On Friday afternoon, a Royal Barge Procession took place on the Chao Phraya River as part of the celebration of King Bhumibol Adulyadej’s 85th birthday. The three-mile long route began at Vasukree pier (point A on map below) just above the Rama VIII bridge. It went past the Bank of Thailand (B), Fort Phra Sumen (C), Thammasat University (D), Siriraj Hospital and the old Thonburi Railway station (E), and the Grand Palace (F), before arriving at Wat Arun (G).
The Royal Barge Procession was initially scheduled for last year in honor of the King’s 84th birthday, but it was postponed because of the flooding. Thais, like the Chinese, have a special celebration on every twelfth birthday since this marks a complete cycle of the 12 animal years. In Thailand, they are:
- Year of the Dragon (this year)
- Year of the Snake
- Year of the Horse
- Year of the Goat
- Year of the Monkey
- Year of the Rooster
- Year of the Dog
- Year of the Pig
- Year of the Rat
- Year of the Ox
- Year of the Tiger
- Year of the Rabbit
Under an overcast sky, tourists and citizens lined every open space along the riverbank to watch over 2,000 oarsmen from the Royal Thai Navy propel 52 barges down the Chao Phraya in the first procession in five years. Because the King is not well, Crown Prince Maha Vajiralongkorn presented new robes to the Buddhist monks at Wat Arun on his behalf. The presentation is part of the merit-making in honor of the King’s birthday on December 5.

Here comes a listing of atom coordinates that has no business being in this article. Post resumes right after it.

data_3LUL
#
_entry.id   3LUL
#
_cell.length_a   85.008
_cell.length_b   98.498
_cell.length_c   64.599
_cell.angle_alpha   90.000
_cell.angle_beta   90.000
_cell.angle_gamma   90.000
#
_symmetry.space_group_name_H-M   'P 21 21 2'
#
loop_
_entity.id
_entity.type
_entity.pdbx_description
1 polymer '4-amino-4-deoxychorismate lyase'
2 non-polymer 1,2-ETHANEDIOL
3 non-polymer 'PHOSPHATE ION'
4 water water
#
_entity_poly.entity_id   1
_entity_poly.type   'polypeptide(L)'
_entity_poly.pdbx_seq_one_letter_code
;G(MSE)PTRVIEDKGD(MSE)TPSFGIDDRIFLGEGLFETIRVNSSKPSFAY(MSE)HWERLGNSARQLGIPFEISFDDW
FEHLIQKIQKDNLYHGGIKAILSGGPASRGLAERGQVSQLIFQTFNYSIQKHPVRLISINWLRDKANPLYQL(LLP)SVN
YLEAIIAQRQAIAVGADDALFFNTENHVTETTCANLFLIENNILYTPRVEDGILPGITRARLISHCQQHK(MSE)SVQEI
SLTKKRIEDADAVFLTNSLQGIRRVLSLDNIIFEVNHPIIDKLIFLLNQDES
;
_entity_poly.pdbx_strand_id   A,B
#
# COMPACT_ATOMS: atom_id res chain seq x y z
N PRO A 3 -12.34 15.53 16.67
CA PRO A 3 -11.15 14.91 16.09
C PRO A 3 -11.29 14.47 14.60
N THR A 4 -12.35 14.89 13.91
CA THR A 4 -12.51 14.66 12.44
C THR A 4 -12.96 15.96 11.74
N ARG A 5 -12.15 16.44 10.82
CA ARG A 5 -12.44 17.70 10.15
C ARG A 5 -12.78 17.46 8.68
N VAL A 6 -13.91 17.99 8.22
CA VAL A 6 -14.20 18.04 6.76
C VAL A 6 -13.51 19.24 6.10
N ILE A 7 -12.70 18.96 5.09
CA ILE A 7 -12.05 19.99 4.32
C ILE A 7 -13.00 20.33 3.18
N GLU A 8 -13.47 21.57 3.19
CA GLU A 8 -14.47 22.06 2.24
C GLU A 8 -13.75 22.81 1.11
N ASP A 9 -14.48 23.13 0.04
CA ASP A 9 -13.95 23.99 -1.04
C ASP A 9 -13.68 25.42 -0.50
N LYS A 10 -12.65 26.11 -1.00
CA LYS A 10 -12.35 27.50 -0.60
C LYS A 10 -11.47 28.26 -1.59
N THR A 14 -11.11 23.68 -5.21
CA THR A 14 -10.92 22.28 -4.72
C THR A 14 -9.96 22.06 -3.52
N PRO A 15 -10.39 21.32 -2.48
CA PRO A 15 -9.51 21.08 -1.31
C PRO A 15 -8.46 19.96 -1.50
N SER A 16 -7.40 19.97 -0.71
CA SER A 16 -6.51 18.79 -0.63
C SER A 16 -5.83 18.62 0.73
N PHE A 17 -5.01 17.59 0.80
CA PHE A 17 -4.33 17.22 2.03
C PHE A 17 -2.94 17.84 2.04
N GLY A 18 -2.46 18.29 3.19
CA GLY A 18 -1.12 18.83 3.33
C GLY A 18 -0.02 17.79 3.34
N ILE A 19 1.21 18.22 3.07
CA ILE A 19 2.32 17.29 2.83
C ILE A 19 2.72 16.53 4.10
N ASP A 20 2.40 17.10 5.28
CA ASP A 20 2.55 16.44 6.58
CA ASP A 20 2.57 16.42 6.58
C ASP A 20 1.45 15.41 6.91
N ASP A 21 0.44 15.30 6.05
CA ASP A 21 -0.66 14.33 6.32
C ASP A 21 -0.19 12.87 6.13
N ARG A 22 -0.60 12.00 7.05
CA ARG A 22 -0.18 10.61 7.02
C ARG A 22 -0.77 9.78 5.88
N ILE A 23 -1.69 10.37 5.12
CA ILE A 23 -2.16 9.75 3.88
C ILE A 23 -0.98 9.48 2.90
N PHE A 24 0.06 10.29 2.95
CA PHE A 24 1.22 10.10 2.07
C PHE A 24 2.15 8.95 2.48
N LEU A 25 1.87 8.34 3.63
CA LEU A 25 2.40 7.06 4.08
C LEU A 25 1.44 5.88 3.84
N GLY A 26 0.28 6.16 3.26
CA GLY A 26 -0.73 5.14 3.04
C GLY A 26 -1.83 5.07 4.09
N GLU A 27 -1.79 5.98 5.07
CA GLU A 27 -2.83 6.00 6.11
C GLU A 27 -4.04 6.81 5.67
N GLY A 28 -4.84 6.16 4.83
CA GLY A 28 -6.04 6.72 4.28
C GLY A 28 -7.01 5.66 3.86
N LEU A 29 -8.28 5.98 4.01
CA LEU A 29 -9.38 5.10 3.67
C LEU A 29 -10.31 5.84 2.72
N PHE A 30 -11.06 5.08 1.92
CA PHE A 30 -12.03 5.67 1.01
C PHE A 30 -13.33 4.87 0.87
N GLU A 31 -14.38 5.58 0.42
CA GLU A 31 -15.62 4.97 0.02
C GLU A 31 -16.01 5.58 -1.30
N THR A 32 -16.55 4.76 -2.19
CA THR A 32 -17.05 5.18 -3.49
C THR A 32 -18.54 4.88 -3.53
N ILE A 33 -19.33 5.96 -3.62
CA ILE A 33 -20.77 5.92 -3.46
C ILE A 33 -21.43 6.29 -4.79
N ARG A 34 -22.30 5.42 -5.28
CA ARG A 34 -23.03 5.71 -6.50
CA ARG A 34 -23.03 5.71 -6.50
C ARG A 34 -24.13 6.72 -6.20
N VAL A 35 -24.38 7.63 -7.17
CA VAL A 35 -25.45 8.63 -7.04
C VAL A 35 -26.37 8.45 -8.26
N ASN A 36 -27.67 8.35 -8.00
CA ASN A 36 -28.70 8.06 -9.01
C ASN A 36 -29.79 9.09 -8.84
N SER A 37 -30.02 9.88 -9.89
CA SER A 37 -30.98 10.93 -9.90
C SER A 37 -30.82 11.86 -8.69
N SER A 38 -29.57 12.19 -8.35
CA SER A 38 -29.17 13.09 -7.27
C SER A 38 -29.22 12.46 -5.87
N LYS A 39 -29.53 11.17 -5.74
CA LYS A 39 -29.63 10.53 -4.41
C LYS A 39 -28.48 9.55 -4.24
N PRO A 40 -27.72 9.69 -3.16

My brother-in-law came to Bangkok earlier in the week, and he and I watched this spectacle from the riverbank in front of Fort Phra Sumen, just south of the Rama VIII bridge. I had seen the barges twice before — back in May in the Royal Barge Museum when crews were preparing the boats for Friday’s procession and then again in September at a Royal Navy Shipyard where the boats were berthed during the practice for the procession. While I saw the Royal Barges up close on those occasions, it is very different and more inspiring to watch the grandeur of the entire fleet moving as one down the river, with the chanting sailors and the attendants in their colorful, historic uniforms.
The barges were in a formation of 5 columns with the four Royal Barges in the center and with two columns of various escorts and war barges on both sides. The flotilla took about one hour to pass by my vantage point and you could clearly hear the sailors chanting throughout the procession.
The first chant, called the kroen-hay, says that the beautiful boat is ready to begin moving. As the boats begin to move forward, the second chant, called the chalawa-hay, is begun; it has a slow tempo and its words praise the king. Throughout most of the procession, the sailors chant the moonla-hay, a very rhythmic and haunting melody. On most barges, one of the attendants bangs a large pole onto the craft to keep the rowers in rhythm (see the white-topped poles in the pictures below). The sound fills the river and is clearly heard by the spectators on the banks. When the boats reach Wat Arun, the sailors begin the fourth chant are about merit-making as the prince presents the new robes to the monks.
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© 2012 Kurt Brown. All rights reserved.